NASA Gives SpaceX $843 Million To Dump the International Space Station in a ‘Spacecraft Cemetery’

By: Sam Watanuki | Published: Jun 28, 2024

NASA has taken a significant step by awarding SpaceX a $843 million contract. The mission? Safely deorbit the International Space Station (ISS).

This decision marks a historic partnership aimed at ensuring the ISS’s controlled reentry and splashdown, avoiding any risk to populated areas.

The ISS's Long Journey

Since its launch in 1998, the ISS has been a cornerstone of space exploration. Orbiting Earth for over two decades, it has hosted countless scientific experiments and international collaborations.

The International Space Station seen above Earth in space.

Source: NASA/Wikimedia Commons

As it approaches the end of its operational life around 2030, a safe disposal plan becomes essential.

Too Big To Burn

Weighing a colossal 900,000 pounds, the ISS is too massive to fully burn up upon reentry.

A photograph of the Sun

Source: Freepik

A controlled deorbit is crucial to prevent any large debris from crashing unpredictably on Earth’s surface. SpaceX’s U.S. Deorbit Vehicle (USDV) will play a vital role in this mission.

Developing the USDV

SpaceX will develop the USDV over several years, ensuring it meets the stringent requirements for this delicate task.

The SpaceX Falcon 9 on a launchpad at Vandenberg Air Force Base in 2016.

Source: SpaceX/Wikimedia Commons

The spacecraft will be designed to bring the ISS back to Earth safely, minimizing risks to human life and property. Testing and fine-tuning will be key aspects of this development phase.

International Collaboration

NASA isn’t alone in this endeavor. Canada’s CSA, Japan’s JAXA, and the European Space Agency (ESA) have all committed to supporting the ISS until 2030.

An up-close look at the top of Boeing’s Starliner craft seen in the daytime.

Source: NASA/Joel Kowsky/Wikimedia Commons

Russia’s Roscosmos will continue its involvement until at least 2028, highlighting the global cooperation that has defined the ISS’s mission.

Spacecraft Cemetery

The term “spacecraft cemetery” refers to the remote oceanic area where decommissioned satellites and space stations are safely deorbited.

A blue seawater seen underneath a clear blue sky.

Source: Sarah Brown/Unsplash

This ensures that no debris harms populated areas. The ISS will join other retired spacecraft in this underwater graveyard, marking the end of an era.


Ken Bowersox's Vision

Ken Bowersox, associate administrator for Space Operations Mission Directorate at NASA, emphasizes the importance of a safe transition.

An image of the International Space Station floating above Earth

Source: Wikimedia

He stated, “This decision supports NASA’s plans for future commercial destinations and allows for the continued use of space near Earth.” The focus is on ensuring a responsible end to the ISS’s mission.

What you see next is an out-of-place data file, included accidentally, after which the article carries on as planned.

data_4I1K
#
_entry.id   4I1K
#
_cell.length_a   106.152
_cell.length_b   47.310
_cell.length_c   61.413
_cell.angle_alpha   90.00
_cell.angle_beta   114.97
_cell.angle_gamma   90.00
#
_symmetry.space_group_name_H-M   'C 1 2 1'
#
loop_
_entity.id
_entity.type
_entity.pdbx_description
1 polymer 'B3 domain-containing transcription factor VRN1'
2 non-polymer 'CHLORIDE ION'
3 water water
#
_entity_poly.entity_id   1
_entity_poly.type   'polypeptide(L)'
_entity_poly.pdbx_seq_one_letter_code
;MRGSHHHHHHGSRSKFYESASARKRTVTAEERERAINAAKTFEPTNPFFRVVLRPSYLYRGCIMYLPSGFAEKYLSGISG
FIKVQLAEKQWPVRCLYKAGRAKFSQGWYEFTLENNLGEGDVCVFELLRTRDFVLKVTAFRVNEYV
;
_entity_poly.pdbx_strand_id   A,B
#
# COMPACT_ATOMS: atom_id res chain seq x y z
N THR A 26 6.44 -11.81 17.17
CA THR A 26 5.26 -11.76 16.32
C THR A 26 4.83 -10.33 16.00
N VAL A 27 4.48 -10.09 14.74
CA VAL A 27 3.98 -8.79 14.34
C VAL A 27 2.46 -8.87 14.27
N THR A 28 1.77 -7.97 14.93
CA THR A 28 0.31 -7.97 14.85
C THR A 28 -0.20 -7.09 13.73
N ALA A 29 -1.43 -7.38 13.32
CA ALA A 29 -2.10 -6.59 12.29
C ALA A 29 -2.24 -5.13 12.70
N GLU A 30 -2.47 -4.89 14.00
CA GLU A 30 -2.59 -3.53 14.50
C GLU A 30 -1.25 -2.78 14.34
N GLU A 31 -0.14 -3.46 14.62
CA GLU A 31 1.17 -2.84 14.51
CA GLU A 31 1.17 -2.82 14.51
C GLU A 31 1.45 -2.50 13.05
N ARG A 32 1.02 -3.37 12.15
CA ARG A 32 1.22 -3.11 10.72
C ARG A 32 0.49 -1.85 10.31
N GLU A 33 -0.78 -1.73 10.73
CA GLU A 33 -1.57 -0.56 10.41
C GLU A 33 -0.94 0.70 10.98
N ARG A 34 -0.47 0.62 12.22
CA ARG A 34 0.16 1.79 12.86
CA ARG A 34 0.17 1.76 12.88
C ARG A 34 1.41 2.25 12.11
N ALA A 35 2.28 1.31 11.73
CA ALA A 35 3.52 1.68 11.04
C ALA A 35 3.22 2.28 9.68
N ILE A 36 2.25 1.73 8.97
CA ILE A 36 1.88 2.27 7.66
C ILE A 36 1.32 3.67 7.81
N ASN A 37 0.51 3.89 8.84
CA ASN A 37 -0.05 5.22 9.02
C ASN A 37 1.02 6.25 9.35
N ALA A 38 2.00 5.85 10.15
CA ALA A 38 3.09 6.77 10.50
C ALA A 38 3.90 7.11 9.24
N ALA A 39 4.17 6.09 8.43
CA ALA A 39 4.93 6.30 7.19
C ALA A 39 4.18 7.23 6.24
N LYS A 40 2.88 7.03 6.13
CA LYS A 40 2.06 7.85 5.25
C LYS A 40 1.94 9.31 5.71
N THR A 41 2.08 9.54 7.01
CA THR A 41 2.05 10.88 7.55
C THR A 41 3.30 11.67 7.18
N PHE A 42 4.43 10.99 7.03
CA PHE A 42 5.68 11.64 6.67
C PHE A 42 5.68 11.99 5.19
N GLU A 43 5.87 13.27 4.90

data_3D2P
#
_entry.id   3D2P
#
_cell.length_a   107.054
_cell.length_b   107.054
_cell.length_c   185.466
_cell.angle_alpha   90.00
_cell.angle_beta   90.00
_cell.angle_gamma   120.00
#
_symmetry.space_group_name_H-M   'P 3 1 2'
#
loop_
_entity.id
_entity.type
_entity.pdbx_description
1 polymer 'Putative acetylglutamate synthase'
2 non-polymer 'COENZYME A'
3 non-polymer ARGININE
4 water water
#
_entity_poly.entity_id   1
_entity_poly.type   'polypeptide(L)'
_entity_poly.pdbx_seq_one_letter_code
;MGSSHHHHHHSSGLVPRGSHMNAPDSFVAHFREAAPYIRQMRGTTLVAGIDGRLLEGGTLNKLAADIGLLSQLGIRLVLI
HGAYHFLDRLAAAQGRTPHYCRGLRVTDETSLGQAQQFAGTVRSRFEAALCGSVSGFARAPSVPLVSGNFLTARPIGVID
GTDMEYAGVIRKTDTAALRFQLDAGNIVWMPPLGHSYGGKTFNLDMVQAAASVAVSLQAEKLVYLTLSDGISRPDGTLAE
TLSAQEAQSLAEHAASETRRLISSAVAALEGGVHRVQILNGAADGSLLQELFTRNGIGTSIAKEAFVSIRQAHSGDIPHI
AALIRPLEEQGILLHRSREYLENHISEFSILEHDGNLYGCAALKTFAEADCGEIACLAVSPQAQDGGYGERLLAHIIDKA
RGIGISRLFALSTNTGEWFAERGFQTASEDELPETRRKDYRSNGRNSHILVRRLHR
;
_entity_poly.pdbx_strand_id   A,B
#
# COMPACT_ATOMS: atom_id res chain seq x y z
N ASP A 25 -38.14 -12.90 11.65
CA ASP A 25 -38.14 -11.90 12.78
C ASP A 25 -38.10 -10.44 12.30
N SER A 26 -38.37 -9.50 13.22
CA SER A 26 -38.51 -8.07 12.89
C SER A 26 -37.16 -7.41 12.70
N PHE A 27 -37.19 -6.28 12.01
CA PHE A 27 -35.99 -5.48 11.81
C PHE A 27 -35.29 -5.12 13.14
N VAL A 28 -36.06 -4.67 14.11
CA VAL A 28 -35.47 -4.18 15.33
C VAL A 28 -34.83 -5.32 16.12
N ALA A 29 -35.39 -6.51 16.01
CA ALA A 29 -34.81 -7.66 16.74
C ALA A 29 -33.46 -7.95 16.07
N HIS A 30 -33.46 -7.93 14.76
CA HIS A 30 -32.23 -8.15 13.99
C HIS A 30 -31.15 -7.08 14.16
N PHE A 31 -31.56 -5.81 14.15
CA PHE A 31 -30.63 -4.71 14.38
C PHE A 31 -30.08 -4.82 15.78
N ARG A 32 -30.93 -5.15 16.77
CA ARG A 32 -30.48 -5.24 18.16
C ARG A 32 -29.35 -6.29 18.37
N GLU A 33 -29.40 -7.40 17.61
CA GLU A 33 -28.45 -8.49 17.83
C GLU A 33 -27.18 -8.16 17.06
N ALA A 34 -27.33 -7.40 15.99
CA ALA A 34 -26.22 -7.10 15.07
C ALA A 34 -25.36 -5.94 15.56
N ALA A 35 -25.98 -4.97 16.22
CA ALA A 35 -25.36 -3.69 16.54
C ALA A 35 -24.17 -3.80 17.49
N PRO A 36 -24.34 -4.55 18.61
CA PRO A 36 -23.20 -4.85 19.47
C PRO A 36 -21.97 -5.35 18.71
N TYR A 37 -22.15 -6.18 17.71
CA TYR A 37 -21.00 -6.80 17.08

Future of Low Earth Orbit

With the ISS’s decommissioning, NASA aims to encourage the development of private space stations.

A satellite in orbit directly above Earth.

Source: NASA/Wikimedia Commons

This transition will reduce NASA’s annual $3.1 billion operational cost for the ISS, opening up opportunities for commercial ventures and new research platforms in low Earth orbit.


Private Space Stations on the Horizon

Several private space stations are in the works, promising exciting new opportunities. Projects like Orbital Reef and Axiom Space’s Axiom Station aim to create mixed-use business parks in space.

A satellite hovering above the earth.

Source: SpaceX/Pexels

These stations will cater to both private companies and space agencies, fostering innovation and collaboration.


Orbital Reef Details

Orbital Reef, led by Blue Origin and Sierra Space, will orbit 310 miles above Earth. Described as a “mixed-use business park,” it will enable companies to establish their own presence in space.

A satellite hovering over a coastline above Earth.

Source: SpaceX/Unsplash

Supported by Boeing, Redwire Space, Genesis Engineering Solutions, and Arizona State University, it represents a new frontier in space commercialization.


Technological Contributions

Blue Origin will build and launch Orbital Reef’s modules using its New Glenn rocket. Sierra Space will create additional modules and utilize its Dream Chaser spaceplane for crew transport.

NASA satellite orbiting planet Earth

Source: NASA

Boeing will supply its Starliner spacecraft, ensuring a seamless integration of cutting-edge technologies.


A New Era of Space Exploration

As the ISS approaches the end of its mission, the transition to private space stations signifies a new era in space exploration.

SpaceX Falcon 9 rocket carrying the company's Dragon spacecraft is launched on NASA's SpaceX Crew-8 mission to the International Space Station with NASA astronauts

Source: Aubrey Gemignani/NASA via Getty Images

NASA’s collaboration with SpaceX for a safe deorbit is a crucial step in this journey, ensuring continued advancements and international cooperation in low Earth orbit.